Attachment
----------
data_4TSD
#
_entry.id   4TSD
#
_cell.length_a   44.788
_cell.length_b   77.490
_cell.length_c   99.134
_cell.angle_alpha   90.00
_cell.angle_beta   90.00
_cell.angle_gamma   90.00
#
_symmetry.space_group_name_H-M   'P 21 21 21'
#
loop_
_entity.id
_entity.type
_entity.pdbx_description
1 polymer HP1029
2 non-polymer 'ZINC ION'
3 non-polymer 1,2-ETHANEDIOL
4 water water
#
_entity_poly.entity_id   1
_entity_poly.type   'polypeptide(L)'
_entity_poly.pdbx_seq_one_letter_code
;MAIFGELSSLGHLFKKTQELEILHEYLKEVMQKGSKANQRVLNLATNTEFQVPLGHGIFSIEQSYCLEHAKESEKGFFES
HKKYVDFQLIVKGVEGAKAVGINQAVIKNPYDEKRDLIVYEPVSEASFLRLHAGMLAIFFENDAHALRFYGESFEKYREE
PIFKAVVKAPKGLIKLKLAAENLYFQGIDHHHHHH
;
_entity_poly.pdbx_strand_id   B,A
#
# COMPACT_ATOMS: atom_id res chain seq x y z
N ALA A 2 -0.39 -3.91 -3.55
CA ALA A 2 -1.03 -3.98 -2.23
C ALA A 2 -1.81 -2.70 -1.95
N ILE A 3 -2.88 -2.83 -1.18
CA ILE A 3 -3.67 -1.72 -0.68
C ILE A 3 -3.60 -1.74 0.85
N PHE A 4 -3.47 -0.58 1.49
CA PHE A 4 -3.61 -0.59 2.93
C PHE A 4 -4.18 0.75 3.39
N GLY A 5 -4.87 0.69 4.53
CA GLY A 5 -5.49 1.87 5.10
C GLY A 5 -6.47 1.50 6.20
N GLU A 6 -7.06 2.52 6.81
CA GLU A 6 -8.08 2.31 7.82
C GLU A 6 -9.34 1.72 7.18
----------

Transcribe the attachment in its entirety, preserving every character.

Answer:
data_4TSD
#
_entry.id   4TSD
#
_cell.length_a   44.788
_cell.length_b   77.490
_cell.length_c   99.134
_cell.angle_alpha   90.00
_cell.angle_beta   90.00
_cell.angle_gamma   90.00
#
_symmetry.space_group_name_H-M   'P 21 21 21'
#
loop_
_entity.id
_entity.type
_entity.pdbx_description
1 polymer HP1029
2 non-polymer 'ZINC ION'
3 non-polymer 1,2-ETHANEDIOL
4 water water
#
_entity_poly.entity_id   1
_entity_poly.type   'polypeptide(L)'
_entity_poly.pdbx_seq_one_letter_code
;MAIFGELSSLGHLFKKTQELEILHEYLKEVMQKGSKANQRVLNLATNTEFQVPLGHGIFSIEQSYCLEHAKESEKGFFES
HKKYVDFQLIVKGVEGAKAVGINQAVIKNPYDEKRDLIVYEPVSEASFLRLHAGMLAIFFENDAHALRFYGESFEKYREE
PIFKAVVKAPKGLIKLKLAAENLYFQGIDHHHHHH
;
_entity_poly.pdbx_strand_id   B,A
#
# COMPACT_ATOMS: atom_id res chain seq x y z
N ALA A 2 -0.39 -3.91 -3.55
CA ALA A 2 -1.03 -3.98 -2.23
C ALA A 2 -1.81 -2.70 -1.95
N ILE A 3 -2.88 -2.83 -1.18
CA ILE A 3 -3.67 -1.72 -0.68
C ILE A 3 -3.60 -1.74 0.85
N PHE A 4 -3.47 -0.58 1.49
CA PHE A 4 -3.61 -0.59 2.93
C PHE A 4 -4.18 0.75 3.39
N GLY A 5 -4.87 0.69 4.53
CA GLY A 5 -5.49 1.87 5.10
C GLY A 5 -6.47 1.50 6.20
N GLU A 6 -7.06 2.52 6.81
CA GLU A 6 -8.08 2.31 7.82
C GLU A 6 -9.34 1.72 7.18